Some of us – myself included – have witnessed this thirst for Jewish insight again and again, from people light-years away from converting. Some of us realize that we are in the first generation in many centuries that we can even think of trying to apply the Torah’s wisdom to the questions that trouble general society – not as part of a polemic, but simply to enhance the good of humanity, and Hashem’s glory.
It is quite a challenge. How much are we doing to own up to it, and to equip ourselves and our children with the tools to create a kind of Kiddush Hashem that was unthinkable for centuries?
The following essay was written for Haaretz and appeared on its website recently under a different title. I share it here with that paper’s permission.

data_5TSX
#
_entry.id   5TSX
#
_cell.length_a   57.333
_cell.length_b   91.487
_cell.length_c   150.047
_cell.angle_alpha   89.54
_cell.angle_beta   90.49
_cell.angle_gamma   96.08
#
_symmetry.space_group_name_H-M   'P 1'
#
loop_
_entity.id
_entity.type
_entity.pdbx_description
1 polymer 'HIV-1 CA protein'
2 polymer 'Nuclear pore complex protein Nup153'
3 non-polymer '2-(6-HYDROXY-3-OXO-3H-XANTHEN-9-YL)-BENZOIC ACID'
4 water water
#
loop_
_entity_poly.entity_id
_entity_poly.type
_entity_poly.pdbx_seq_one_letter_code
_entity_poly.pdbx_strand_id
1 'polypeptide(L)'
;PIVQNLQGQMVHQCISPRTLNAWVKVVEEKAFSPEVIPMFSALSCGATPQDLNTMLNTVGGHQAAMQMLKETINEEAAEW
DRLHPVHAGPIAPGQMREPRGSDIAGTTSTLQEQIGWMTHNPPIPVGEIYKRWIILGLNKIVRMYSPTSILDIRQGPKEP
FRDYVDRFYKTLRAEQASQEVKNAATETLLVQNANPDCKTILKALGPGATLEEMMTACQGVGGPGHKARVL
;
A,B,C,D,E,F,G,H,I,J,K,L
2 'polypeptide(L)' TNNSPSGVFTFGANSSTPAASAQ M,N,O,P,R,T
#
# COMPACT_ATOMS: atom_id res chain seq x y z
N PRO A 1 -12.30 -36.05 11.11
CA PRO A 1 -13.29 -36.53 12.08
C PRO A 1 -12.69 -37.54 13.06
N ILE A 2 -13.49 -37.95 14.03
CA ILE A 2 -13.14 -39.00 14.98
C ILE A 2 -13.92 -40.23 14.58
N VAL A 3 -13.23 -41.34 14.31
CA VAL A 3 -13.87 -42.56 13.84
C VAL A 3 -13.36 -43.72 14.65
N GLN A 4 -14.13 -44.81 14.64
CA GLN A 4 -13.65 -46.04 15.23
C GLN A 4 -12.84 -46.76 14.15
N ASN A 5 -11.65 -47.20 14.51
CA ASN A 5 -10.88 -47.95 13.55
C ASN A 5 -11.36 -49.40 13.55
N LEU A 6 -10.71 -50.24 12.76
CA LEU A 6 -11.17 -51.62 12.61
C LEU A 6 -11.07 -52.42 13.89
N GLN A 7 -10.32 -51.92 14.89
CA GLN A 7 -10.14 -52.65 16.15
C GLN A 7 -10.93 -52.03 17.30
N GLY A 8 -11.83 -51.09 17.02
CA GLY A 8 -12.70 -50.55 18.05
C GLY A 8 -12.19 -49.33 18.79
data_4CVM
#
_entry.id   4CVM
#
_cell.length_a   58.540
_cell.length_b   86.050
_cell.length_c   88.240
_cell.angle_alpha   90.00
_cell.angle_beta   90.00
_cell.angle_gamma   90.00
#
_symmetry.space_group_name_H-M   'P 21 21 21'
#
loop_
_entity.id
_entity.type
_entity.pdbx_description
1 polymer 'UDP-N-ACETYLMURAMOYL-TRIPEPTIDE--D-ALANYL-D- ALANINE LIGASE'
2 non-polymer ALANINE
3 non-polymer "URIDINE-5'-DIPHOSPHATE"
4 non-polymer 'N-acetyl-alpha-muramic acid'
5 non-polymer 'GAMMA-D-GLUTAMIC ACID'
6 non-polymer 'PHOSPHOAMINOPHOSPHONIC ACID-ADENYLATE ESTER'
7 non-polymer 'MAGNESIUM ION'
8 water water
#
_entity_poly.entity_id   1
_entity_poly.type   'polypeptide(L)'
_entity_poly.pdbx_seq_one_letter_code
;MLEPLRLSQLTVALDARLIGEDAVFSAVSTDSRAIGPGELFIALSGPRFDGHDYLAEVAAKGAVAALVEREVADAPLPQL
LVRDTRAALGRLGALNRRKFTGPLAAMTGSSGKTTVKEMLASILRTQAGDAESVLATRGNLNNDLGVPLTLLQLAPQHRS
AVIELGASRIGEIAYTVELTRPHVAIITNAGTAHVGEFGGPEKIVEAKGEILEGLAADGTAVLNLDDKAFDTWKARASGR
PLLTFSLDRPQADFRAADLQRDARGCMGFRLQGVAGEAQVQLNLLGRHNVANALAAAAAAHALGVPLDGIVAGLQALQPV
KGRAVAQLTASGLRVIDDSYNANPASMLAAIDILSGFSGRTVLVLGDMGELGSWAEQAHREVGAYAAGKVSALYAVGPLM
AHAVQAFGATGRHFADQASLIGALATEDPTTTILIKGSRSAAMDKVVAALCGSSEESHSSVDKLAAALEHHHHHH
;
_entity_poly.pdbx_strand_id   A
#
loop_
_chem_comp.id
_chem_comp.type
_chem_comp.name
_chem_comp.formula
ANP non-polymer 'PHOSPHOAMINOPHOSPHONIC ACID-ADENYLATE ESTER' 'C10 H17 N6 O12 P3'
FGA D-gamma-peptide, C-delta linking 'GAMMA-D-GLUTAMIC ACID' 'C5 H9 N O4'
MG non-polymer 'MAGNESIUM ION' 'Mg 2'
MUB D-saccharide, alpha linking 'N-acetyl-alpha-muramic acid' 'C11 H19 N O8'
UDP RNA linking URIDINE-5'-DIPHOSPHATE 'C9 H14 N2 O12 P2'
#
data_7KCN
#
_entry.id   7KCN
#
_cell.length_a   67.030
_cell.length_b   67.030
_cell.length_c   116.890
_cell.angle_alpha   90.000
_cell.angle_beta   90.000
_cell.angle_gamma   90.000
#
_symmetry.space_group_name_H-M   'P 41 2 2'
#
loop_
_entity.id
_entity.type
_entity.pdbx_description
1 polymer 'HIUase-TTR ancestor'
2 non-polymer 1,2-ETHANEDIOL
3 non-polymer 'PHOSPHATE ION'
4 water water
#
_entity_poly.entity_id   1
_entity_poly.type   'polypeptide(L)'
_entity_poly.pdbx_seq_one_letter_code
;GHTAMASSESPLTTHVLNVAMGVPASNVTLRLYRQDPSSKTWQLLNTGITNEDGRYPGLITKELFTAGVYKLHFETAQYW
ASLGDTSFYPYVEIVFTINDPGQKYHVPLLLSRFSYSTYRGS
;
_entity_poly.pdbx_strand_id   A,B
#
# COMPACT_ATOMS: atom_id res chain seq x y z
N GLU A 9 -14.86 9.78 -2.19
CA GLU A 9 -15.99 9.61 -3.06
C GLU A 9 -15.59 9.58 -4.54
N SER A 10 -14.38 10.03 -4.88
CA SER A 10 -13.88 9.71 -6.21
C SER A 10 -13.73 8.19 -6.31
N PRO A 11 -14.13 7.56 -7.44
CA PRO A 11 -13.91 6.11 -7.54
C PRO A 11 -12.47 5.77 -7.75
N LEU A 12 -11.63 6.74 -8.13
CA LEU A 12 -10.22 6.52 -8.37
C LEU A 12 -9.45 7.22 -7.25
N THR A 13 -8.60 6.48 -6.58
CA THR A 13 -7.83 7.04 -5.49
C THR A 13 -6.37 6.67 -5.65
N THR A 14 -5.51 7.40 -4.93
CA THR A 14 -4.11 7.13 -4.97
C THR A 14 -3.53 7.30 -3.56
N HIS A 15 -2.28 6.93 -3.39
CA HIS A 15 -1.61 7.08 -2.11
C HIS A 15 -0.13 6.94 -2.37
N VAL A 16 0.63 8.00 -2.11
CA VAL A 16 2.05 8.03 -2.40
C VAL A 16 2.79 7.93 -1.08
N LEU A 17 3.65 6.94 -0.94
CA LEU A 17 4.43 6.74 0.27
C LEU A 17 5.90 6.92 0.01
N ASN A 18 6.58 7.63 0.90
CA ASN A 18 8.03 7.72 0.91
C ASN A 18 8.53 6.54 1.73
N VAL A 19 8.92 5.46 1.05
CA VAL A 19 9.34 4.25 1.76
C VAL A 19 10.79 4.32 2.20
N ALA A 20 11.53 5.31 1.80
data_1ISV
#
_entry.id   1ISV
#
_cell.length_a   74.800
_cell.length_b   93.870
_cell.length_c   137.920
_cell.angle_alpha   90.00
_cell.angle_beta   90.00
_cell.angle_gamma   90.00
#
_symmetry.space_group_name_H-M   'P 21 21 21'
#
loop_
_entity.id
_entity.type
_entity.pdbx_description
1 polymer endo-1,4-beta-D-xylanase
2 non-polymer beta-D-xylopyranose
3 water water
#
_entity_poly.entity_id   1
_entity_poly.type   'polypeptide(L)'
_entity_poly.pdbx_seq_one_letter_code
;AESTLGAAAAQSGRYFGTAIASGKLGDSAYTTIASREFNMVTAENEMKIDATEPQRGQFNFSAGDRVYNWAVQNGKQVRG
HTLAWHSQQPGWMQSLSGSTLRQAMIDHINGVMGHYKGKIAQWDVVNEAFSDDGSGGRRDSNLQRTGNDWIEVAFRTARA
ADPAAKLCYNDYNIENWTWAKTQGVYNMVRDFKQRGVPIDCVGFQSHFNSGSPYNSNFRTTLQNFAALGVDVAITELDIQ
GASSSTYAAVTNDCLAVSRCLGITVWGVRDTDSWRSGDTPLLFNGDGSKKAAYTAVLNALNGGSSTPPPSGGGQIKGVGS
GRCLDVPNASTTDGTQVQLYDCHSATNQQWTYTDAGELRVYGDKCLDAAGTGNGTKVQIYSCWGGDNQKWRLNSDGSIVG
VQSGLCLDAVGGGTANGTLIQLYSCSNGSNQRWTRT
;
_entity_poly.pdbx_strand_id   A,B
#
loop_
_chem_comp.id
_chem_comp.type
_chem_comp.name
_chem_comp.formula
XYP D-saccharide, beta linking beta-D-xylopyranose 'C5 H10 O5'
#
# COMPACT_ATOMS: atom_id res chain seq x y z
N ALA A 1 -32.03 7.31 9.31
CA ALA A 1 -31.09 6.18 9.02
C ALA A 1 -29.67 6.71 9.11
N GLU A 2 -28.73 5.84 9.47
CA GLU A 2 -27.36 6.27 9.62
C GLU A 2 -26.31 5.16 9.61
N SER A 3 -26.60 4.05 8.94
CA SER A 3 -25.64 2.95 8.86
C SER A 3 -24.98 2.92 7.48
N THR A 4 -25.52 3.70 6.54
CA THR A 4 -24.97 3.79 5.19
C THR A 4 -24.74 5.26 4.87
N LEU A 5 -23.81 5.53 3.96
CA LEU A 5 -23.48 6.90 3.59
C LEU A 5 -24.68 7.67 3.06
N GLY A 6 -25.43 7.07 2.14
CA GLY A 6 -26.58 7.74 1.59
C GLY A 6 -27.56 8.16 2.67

There’s a striking irony in the fact that Chanukah is one of the most widely celebrated Jewish holidays among American Jews.
Cynics have contended that it’s Chanukah’s proximity to the Christian winter holiday, with all the latter’s ubiquitous glitz, baubles and musical offerings, that has elevated Chanukah – seen by some as a “minor” celebration, since it’s a post-Biblical commemoration – to the pantheon (if a Greek word is appropriate here) of popular Jewish observances.
In fact, though, Chanukah is not minor at all; a wealth of Jewish mystical literature enwraps it, and laws (albeit rabbinical in origin) govern the nightly lighting of the holiday’s candles and the recital of Al Hanisim (“For the miracles”) in our prayers over Chanukah’s eight days.